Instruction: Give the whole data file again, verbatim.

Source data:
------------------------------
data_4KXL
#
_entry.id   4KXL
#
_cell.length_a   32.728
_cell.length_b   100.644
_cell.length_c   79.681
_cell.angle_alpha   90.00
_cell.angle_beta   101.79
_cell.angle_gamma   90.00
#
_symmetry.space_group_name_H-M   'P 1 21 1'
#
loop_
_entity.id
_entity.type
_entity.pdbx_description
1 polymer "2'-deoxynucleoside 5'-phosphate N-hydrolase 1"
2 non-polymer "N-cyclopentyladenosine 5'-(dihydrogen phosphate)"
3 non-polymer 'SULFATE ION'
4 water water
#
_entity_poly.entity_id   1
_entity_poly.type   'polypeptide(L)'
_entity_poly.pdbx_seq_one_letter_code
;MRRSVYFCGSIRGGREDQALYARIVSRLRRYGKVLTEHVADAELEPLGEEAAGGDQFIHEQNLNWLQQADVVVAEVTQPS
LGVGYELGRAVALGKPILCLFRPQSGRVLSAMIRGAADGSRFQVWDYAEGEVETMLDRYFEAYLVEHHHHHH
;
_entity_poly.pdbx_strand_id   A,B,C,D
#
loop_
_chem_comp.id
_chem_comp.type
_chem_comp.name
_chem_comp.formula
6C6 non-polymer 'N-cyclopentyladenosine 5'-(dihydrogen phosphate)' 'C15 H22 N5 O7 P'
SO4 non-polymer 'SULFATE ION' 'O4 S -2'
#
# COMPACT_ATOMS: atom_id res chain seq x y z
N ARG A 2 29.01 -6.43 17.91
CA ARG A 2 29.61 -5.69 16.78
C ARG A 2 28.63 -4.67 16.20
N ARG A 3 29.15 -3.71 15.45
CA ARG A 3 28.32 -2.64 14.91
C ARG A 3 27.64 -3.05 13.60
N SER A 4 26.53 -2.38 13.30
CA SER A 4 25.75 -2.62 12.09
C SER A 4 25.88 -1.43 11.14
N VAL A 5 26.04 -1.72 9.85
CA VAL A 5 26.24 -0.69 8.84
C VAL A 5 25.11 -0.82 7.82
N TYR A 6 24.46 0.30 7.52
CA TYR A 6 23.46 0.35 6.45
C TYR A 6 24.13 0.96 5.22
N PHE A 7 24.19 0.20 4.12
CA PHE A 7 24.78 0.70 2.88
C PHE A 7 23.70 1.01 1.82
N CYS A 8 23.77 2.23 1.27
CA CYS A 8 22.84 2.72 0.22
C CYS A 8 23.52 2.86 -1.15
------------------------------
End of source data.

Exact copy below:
data_4KXL
#
_entry.id   4KXL
#
_cell.length_a   32.728
_cell.length_b   100.644
_cell.length_c   79.681
_cell.angle_alpha   90.00
_cell.angle_beta   101.79
_cell.angle_gamma   90.00
#
_symmetry.space_group_name_H-M   'P 1 21 1'
#
loop_
_entity.id
_entity.type
_entity.pdbx_description
1 polymer "2'-deoxynucleoside 5'-phosphate N-hydrolase 1"
2 non-polymer "N-cyclopentyladenosine 5'-(dihydrogen phosphate)"
3 non-polymer 'SULFATE ION'
4 water water
#
_entity_poly.entity_id   1
_entity_poly.type   'polypeptide(L)'
_entity_poly.pdbx_seq_one_letter_code
;MRRSVYFCGSIRGGREDQALYARIVSRLRRYGKVLTEHVADAELEPLGEEAAGGDQFIHEQNLNWLQQADVVVAEVTQPS
LGVGYELGRAVALGKPILCLFRPQSGRVLSAMIRGAADGSRFQVWDYAEGEVETMLDRYFEAYLVEHHHHHH
;
_entity_poly.pdbx_strand_id   A,B,C,D
#
loop_
_chem_comp.id
_chem_comp.type
_chem_comp.name
_chem_comp.formula
6C6 non-polymer 'N-cyclopentyladenosine 5'-(dihydrogen phosphate)' 'C15 H22 N5 O7 P'
SO4 non-polymer 'SULFATE ION' 'O4 S -2'
#
# COMPACT_ATOMS: atom_id res chain seq x y z
N ARG A 2 29.01 -6.43 17.91
CA ARG A 2 29.61 -5.69 16.78
C ARG A 2 28.63 -4.67 16.20
N ARG A 3 29.15 -3.71 15.45
CA ARG A 3 28.32 -2.64 14.91
C ARG A 3 27.64 -3.05 13.60
N SER A 4 26.53 -2.38 13.30
CA SER A 4 25.75 -2.62 12.09
C SER A 4 25.88 -1.43 11.14
N VAL A 5 26.04 -1.72 9.85
CA VAL A 5 26.24 -0.69 8.84
C VAL A 5 25.11 -0.82 7.82
N TYR A 6 24.46 0.30 7.52
CA TYR A 6 23.46 0.35 6.45
C TYR A 6 24.13 0.96 5.22
N PHE A 7 24.19 0.20 4.12
CA PHE A 7 24.78 0.70 2.88
C PHE A 7 23.70 1.01 1.82
N CYS A 8 23.77 2.23 1.27
CA CYS A 8 22.84 2.72 0.22
C CYS A 8 23.52 2.86 -1.15